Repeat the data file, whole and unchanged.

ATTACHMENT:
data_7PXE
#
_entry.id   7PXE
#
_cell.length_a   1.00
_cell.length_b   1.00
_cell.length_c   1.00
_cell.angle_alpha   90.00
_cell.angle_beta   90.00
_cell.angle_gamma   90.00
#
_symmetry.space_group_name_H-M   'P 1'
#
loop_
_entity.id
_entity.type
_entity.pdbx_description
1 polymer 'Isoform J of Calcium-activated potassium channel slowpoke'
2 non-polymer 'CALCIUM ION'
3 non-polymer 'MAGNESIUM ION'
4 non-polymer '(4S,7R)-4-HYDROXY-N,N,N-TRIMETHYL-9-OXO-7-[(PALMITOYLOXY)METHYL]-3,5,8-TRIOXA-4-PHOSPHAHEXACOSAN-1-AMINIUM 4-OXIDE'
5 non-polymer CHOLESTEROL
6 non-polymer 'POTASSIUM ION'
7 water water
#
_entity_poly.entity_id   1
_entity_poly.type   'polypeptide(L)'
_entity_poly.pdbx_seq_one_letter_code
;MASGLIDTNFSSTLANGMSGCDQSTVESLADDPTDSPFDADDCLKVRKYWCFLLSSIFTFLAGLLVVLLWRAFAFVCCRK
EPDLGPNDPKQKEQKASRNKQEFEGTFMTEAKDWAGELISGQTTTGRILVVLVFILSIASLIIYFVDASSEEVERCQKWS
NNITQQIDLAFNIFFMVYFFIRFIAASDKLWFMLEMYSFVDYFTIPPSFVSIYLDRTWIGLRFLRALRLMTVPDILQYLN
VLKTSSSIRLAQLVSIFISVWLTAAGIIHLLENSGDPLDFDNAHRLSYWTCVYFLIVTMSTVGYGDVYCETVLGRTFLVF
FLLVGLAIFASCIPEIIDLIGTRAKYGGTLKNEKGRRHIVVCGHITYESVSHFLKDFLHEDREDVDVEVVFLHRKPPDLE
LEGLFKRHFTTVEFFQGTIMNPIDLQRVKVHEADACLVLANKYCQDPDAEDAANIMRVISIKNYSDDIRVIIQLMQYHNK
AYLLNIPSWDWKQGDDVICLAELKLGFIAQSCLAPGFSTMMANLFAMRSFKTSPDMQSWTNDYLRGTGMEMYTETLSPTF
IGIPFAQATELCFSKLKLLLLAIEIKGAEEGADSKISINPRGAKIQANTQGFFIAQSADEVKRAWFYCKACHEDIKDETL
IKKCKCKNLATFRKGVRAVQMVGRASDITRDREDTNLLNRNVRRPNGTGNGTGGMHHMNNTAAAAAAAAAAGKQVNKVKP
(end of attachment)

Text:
data_7PXE
#
_entry.id   7PXE
#
_cell.length_a   1.00
_cell.length_b   1.00
_cell.length_c   1.00
_cell.angle_alpha   90.00
_cell.angle_beta   90.00
_cell.angle_gamma   90.00
#
_symmetry.space_group_name_H-M   'P 1'
#
loop_
_entity.id
_entity.type
_entity.pdbx_description
1 polymer 'Isoform J of Calcium-activated potassium channel slowpoke'
2 non-polymer 'CALCIUM ION'
3 non-polymer 'MAGNESIUM ION'
4 non-polymer '(4S,7R)-4-HYDROXY-N,N,N-TRIMETHYL-9-OXO-7-[(PALMITOYLOXY)METHYL]-3,5,8-TRIOXA-4-PHOSPHAHEXACOSAN-1-AMINIUM 4-OXIDE'
5 non-polymer CHOLESTEROL
6 non-polymer 'POTASSIUM ION'
7 water water
#
_entity_poly.entity_id   1
_entity_poly.type   'polypeptide(L)'
_entity_poly.pdbx_seq_one_letter_code
;MASGLIDTNFSSTLANGMSGCDQSTVESLADDPTDSPFDADDCLKVRKYWCFLLSSIFTFLAGLLVVLLWRAFAFVCCRK
EPDLGPNDPKQKEQKASRNKQEFEGTFMTEAKDWAGELISGQTTTGRILVVLVFILSIASLIIYFVDASSEEVERCQKWS
NNITQQIDLAFNIFFMVYFFIRFIAASDKLWFMLEMYSFVDYFTIPPSFVSIYLDRTWIGLRFLRALRLMTVPDILQYLN
VLKTSSSIRLAQLVSIFISVWLTAAGIIHLLENSGDPLDFDNAHRLSYWTCVYFLIVTMSTVGYGDVYCETVLGRTFLVF
FLLVGLAIFASCIPEIIDLIGTRAKYGGTLKNEKGRRHIVVCGHITYESVSHFLKDFLHEDREDVDVEVVFLHRKPPDLE
LEGLFKRHFTTVEFFQGTIMNPIDLQRVKVHEADACLVLANKYCQDPDAEDAANIMRVISIKNYSDDIRVIIQLMQYHNK
AYLLNIPSWDWKQGDDVICLAELKLGFIAQSCLAPGFSTMMANLFAMRSFKTSPDMQSWTNDYLRGTGMEMYTETLSPTF
IGIPFAQATELCFSKLKLLLLAIEIKGAEEGADSKISINPRGAKIQANTQGFFIAQSADEVKRAWFYCKACHEDIKDETL
IKKCKCKNLATFRKGVRAVQMVGRASDITRDREDTNLLNRNVRRPNGTGNGTGGMHHMNNTAAAAAAAAAAGKQVNKVKP